To sum up, one year since the start of the political crisis in Belarus, the EU has scope for more actions to increase political pressure on Lukashenka to schedule a new election, stop the violence against peaceful protesters and release political prisoners. With the temporary closure of cultural and admin­is­trative insti­tu­tions in Belarus, the EU should continue to work with Belarusian civil society under the Eastern Partnership framework. In particular, the EU and Germany should work together in cooper­ating with NGOs, journalists and small-and medium-sized enter­prises in Belarus to maintain people-to-people contacts. If the human­i­tarian situation in Belarus deteri­o­rates further, EU assis­tance will have to focus mainly on the diaspora, while deeper cooper­ation with civil society actors in the country seems unreal­istic under current circum­stances since democ­ratic actors in Belarus are at risk when cooper­ating with the EU. Moreover, the EU should not fall for any slight democ­ra­ti­zation processes within the Lukashenka apparatus as a reason for easing its pressure.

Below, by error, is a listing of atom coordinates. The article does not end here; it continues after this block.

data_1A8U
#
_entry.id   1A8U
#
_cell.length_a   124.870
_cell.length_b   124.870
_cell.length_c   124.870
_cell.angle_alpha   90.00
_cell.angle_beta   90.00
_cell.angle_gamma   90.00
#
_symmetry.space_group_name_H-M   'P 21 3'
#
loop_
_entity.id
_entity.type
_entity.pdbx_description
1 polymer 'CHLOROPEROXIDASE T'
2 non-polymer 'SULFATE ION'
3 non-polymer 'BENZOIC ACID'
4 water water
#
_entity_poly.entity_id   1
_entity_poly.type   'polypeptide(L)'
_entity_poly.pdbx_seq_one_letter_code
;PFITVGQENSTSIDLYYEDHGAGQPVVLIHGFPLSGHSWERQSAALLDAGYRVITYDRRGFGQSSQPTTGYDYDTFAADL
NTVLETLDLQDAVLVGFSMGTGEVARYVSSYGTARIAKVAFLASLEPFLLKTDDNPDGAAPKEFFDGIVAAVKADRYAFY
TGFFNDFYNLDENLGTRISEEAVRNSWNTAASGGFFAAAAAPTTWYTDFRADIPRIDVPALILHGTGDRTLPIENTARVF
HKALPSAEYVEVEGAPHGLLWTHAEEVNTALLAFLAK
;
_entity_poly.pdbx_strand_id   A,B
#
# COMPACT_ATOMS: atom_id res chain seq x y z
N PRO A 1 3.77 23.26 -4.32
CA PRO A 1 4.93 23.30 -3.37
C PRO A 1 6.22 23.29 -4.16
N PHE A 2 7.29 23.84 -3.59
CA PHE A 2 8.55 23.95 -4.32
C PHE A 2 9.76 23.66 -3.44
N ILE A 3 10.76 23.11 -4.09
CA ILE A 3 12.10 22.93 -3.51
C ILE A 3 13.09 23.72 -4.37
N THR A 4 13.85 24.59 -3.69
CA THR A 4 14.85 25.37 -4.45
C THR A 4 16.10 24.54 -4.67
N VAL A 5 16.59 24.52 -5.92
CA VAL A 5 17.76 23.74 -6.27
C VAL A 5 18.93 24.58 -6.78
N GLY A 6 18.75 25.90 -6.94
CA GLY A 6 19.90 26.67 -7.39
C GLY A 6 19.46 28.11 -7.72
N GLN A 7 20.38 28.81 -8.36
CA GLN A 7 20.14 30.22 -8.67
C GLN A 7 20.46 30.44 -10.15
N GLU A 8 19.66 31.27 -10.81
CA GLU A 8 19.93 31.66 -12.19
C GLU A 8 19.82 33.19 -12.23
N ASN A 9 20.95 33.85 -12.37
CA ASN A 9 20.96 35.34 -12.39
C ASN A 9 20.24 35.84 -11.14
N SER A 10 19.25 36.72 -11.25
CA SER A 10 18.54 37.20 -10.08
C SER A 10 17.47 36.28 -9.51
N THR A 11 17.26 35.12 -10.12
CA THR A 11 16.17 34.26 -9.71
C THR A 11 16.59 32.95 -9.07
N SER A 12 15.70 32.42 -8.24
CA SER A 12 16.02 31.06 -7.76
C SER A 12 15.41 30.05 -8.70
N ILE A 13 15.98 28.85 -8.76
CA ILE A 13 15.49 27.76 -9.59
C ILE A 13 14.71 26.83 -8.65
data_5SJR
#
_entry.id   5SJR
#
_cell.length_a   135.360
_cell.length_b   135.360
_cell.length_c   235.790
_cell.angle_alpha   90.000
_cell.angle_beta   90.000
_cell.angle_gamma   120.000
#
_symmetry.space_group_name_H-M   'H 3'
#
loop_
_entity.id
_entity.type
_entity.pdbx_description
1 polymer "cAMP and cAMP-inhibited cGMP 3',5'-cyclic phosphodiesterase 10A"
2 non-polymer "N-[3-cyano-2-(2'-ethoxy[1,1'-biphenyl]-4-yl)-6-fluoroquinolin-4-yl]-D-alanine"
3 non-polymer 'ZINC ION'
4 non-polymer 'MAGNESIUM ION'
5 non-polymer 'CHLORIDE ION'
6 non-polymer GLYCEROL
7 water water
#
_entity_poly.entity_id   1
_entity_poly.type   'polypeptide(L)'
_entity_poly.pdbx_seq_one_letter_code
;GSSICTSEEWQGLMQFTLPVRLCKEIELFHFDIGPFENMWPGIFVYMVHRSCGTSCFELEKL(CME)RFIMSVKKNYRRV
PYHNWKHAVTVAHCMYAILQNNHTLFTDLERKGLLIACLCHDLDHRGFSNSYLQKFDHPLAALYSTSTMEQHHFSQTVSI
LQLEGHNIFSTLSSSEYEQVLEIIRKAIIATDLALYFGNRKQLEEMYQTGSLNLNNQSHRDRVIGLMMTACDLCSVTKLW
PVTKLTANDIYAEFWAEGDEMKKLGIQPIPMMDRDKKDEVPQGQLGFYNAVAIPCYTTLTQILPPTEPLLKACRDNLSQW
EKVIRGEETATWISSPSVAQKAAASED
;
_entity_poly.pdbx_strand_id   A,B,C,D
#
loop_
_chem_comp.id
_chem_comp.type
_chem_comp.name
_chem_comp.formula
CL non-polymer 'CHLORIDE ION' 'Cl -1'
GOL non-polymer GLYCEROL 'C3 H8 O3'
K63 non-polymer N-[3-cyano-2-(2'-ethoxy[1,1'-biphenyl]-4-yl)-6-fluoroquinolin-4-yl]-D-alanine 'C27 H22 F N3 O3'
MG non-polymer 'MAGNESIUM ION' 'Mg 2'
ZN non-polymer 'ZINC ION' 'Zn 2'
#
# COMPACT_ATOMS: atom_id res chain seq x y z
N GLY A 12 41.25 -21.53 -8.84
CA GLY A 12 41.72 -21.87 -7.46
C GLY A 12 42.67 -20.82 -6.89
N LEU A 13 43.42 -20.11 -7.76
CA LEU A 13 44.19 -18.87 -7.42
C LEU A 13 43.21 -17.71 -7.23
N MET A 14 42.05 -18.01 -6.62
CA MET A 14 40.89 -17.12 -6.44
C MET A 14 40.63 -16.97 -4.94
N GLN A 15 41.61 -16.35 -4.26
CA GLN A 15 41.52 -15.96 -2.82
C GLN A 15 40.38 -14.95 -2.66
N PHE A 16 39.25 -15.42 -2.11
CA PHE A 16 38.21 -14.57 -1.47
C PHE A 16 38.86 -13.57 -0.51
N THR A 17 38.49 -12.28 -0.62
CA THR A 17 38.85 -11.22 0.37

This #Berlin­Per­spec­tives reflects the author’s views only. 

About the Authors: 
Dr. Katrin Böttger is one of the two directors of Institut für Europäische Politik.
Nicolas Butylin is a Student Assistant at Institut für Europäische Politik.

#Berlin­Per­spec­tives is published by the Institut für Europäische Politik and provides precise analyses and policy recom­men­da­tions for Germany’s European policy on current issues and debates.